Here’s big thanks to people who ordered songs or albums from Bandcamp, our preferred download service and to those who paid extra. Despite writing an internet satire song in 1999, we have been slow to adapt to changing tastes in music delivery. The insight came when my nephew texted me a few years back to say: “Can’t find you on Spotify, Uncle’.

Tedious though it may have been, I have updated our website to more accurately reflect the digital age of music. We dispensed with our ecommerce shop and instead now present you with two alternatives.

There is a page called Goodwills Online that shows at a glance how many of our albums/songs are available for download or streaming. There are links to Bandcamp (our preferred music download service) and Spotify, which seems to be a necessary part of the whole.

For the old-school (people who still have CD players in their cars) Goodwills CD Shop will show you what’s available, prices and instructions on how to order physical CDs. As we still have a stock of Australia Post CD boxes and now get pensioner stamps, we can send an album to you for $2 postage. We should charge $3 but we still have stock under the bed and would prefer one day to be able to vacuum under there!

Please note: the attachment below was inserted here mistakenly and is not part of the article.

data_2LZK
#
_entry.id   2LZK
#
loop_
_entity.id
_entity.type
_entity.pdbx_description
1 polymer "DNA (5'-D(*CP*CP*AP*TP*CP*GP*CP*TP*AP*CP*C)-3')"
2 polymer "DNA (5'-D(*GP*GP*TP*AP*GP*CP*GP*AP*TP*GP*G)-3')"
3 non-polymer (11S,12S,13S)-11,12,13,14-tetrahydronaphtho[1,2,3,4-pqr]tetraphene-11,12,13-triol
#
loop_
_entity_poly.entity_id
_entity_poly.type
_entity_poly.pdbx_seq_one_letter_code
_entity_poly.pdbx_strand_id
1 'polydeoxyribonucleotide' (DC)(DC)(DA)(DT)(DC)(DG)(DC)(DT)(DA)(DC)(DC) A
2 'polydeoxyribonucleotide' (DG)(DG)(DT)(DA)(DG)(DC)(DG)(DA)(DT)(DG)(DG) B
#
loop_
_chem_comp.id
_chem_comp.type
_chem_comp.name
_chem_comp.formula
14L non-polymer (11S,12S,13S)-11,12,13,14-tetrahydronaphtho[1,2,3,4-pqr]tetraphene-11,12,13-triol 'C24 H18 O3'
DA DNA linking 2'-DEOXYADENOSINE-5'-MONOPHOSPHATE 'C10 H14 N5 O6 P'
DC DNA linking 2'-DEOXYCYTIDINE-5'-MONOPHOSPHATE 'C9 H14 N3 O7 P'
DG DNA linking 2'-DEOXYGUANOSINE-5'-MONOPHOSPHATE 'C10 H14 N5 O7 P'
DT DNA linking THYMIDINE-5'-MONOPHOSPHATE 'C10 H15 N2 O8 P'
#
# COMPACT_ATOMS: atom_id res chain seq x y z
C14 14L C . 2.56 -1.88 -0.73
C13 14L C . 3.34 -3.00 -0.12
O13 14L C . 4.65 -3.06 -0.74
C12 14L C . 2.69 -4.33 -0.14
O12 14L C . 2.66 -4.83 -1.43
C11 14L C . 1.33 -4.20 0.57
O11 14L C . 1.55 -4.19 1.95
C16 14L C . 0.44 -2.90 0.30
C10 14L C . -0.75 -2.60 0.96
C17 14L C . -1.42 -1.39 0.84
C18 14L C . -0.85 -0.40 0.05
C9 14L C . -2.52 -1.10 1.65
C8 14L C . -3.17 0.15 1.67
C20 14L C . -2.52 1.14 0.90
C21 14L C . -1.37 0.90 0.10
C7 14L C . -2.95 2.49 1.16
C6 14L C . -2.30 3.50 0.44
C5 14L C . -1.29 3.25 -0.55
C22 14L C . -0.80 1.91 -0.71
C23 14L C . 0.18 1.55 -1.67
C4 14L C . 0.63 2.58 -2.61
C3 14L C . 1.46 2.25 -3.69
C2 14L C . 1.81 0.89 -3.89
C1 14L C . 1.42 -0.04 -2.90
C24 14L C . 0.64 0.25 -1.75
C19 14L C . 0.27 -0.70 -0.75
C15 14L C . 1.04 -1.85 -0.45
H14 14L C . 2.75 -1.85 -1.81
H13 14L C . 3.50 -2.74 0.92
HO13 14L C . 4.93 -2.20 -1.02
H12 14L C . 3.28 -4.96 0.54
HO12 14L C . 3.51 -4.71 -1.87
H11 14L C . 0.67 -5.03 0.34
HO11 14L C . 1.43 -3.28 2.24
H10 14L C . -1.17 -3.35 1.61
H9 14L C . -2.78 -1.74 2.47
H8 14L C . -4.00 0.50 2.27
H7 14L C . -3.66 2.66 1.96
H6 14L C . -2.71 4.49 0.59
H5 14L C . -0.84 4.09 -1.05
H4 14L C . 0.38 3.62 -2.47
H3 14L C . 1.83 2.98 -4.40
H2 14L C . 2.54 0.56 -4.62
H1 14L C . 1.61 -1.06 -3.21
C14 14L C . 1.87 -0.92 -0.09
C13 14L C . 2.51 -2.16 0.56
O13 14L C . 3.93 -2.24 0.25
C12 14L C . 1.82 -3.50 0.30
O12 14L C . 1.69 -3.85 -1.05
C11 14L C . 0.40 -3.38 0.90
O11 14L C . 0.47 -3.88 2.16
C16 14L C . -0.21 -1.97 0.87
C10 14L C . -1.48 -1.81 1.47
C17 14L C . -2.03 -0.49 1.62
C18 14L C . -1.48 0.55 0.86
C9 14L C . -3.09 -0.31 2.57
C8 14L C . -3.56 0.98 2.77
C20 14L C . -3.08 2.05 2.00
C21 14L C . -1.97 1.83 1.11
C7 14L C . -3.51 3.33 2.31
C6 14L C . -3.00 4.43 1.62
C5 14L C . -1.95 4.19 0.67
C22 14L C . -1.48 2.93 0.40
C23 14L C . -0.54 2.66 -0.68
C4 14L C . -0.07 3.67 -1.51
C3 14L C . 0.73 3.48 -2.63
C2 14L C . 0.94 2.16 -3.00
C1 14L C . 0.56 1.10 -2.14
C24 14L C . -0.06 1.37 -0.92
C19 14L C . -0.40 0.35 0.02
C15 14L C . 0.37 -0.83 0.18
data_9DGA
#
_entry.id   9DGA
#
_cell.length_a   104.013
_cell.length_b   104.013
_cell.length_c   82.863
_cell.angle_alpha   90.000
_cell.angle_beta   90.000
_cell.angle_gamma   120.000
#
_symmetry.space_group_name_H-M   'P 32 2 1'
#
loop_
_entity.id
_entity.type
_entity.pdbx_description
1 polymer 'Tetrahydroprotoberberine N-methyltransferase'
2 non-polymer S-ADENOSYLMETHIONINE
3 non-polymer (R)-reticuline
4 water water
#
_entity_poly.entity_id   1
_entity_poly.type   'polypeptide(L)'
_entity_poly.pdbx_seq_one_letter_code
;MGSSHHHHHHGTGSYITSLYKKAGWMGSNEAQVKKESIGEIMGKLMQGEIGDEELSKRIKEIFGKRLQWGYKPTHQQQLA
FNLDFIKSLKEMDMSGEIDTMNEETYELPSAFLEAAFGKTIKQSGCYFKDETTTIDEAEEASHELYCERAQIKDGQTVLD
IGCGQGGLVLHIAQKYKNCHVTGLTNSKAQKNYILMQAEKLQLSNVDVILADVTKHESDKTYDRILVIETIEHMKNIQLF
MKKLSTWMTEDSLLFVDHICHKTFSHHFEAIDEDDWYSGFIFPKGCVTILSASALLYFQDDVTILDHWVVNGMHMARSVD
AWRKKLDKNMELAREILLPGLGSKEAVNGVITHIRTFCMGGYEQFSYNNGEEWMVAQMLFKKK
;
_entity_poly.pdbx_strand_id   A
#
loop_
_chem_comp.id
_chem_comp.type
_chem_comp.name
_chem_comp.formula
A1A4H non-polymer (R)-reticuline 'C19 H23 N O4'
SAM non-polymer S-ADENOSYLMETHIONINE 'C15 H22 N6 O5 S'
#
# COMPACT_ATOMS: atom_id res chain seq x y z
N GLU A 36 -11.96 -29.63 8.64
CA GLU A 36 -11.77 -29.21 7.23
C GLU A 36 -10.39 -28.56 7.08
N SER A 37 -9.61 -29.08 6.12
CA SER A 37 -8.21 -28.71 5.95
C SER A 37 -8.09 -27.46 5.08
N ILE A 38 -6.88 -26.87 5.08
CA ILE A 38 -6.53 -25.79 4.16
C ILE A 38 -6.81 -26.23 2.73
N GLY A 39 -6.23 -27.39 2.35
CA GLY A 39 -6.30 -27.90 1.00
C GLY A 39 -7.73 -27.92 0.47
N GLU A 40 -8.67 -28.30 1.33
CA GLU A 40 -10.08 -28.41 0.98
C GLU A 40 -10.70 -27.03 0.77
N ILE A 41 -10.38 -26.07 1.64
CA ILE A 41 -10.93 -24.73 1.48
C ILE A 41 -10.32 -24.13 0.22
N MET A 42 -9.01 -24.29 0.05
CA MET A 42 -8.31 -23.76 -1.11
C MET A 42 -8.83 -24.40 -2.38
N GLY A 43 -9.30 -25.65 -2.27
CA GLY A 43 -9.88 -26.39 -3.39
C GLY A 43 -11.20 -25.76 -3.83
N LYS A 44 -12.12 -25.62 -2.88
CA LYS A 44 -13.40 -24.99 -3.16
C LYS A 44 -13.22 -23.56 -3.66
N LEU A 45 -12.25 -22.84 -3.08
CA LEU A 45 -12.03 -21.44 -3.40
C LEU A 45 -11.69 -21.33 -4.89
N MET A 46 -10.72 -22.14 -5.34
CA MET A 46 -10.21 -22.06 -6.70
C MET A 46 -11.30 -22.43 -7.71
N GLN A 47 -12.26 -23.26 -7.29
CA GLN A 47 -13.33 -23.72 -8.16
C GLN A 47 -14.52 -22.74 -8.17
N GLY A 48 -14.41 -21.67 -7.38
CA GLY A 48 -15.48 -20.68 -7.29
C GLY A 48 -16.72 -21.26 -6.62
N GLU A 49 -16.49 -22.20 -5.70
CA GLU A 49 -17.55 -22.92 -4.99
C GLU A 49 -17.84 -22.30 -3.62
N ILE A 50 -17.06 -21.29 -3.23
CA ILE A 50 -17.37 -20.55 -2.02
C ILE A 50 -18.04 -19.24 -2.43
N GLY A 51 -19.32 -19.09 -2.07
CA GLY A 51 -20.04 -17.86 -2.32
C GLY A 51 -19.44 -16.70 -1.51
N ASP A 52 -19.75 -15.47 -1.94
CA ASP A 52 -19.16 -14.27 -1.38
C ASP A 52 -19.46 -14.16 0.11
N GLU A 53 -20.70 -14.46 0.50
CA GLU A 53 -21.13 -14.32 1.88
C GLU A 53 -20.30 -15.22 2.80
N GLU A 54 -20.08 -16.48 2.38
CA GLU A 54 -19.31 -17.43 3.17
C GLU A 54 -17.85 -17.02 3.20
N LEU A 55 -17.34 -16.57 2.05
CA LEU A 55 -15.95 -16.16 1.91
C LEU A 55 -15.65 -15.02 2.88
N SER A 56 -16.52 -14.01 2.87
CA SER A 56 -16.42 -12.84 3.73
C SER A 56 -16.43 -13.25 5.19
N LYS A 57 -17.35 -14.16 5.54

Goodwills Videos

We’ve been a bit better at producing YouTube videos although we have not done one for a while. Our most popular videos, Get the Kids off Nauru and Rangitiki have almost 2000 views between them.

A video cover of Bob’s song Courting the Net by Brisbane folkie Mary Brettell has had 1,687 views. . See if you can knock her over the 2000 line.